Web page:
The OIG, for example, can investigate an allegation of healthcare-related fraud on its own, and audit a hospital’s billing patterns to a Federal payor such as Medicare. The OIG or DOJ may investigate a healthcare fraud investigation based on information from a “whistleblower” (typically an employee who provides inside information to investigate and prosecute the case against the organization).

    These suits would be brought under the Federal False Claims Act (FCA), and is in fact one of the most powerful weapons in the government’s arsenal. The types of “frauds” usually alleged under the FCA include, among others, billing for services not rendered and billing for services considered not “medically necessary” or in excess of those provided and kickbacks in return for influencing the provision of health care services.

  • Please use the following links for associated compliance information:

    • The Office of Billing Quality Assurance – The Office of Billing Quality Assurance works to protect the clinical revenue and reputation of the School of Medicine and its faculty.
    • The Office of Hopkins Internal Audit – The Office of Internal Audit supports Johns Hopkins entities by identifying and evaluating risk, assessing controls for effectiveness, investigating suspected misuse of resources, and validating management action plans.
    • The Johns Hopkins Legal Department – The Johns Hopkins Legal Department seeks to preserve and protect the legal, ethical and financial integrity of the Johns Hopkins Health System, Johns Hopkins Medicine, and their respective affiliates.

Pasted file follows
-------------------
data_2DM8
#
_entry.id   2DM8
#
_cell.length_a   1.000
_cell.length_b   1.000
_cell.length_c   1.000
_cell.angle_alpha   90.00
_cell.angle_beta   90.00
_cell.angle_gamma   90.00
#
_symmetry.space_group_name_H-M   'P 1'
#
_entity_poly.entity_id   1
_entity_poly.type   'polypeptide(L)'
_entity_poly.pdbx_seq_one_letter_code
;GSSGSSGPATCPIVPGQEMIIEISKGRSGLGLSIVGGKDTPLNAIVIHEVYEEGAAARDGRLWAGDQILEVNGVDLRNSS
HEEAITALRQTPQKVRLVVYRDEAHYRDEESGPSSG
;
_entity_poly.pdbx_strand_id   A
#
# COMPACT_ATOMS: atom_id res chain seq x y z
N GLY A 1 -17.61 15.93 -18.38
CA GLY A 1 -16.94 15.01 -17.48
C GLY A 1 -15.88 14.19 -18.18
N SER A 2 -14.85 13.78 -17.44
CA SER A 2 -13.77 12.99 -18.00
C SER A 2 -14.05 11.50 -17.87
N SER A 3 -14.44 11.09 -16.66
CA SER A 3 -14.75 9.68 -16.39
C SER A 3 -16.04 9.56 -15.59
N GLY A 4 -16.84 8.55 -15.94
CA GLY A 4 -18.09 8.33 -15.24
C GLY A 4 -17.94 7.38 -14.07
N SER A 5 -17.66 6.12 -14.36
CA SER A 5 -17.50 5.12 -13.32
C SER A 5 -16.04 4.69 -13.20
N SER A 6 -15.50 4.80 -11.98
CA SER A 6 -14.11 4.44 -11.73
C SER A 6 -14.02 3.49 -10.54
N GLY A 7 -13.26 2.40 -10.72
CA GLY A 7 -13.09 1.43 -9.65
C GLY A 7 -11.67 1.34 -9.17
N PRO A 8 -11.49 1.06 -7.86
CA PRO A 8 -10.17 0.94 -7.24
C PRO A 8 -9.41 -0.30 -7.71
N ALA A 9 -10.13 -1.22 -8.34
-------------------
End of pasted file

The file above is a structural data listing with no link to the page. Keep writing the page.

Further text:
• Health Insurance Portability and Accountability Act (Intranet) – The Johns Hopkins HIPAA website is designed to assist the Johns Hopkins community understand and comply with this important federal legislation.
  • Johns Hopkins Health System

    Pamela T. Owens, Esq.
    Chief Compliance Officer

    Rhonda Tucker
    Deputy Chief Compliance Officer

    Kimberley Droboniku
    Director of Compliance Education

    Brittany Geary
    Associate Compliance Program Manager

    Mark Gibbs
    Compliance Systems Architect

    Stephanie Mackowiak, RN, Esq.
    Associate Senior Counsel and Director of Billing Compliance

    Megan Zinn
    Programmer Analyst

    The Johns Hopkins Hospital

    Ashley Ambrose
    Compliance Program Manager

    Johns Hopkins Bayview Medical Center

    Yvonne Bradle, MPA
    Compliance Program Manager

    Howard County General Hospital

    Brittany Meyers
    Associate Compliance Program Manager
    410-740-7643 or 410-502-7780

    Johns Hopkins All Children's Hospital

    Jenny Tarsha, RN, MSHCA
    Director of Corporate Compliance

    Johns Hopkins Health Care

    John Wells
    Executive Director of Compliance

    Mary Donnelly, RN, CFE, CPC
    Senior Director of Corporate Compliance Medicare Advantage

    Johns Hopkins Home Care Group

    Melissa Kaufman, CHC, MBA
    Director of Corporate Compliance

    Sibley Memorial Hospital

    Brittany Geary (Acting)
    Associate Compliance Program Manager

    Suburban Hospital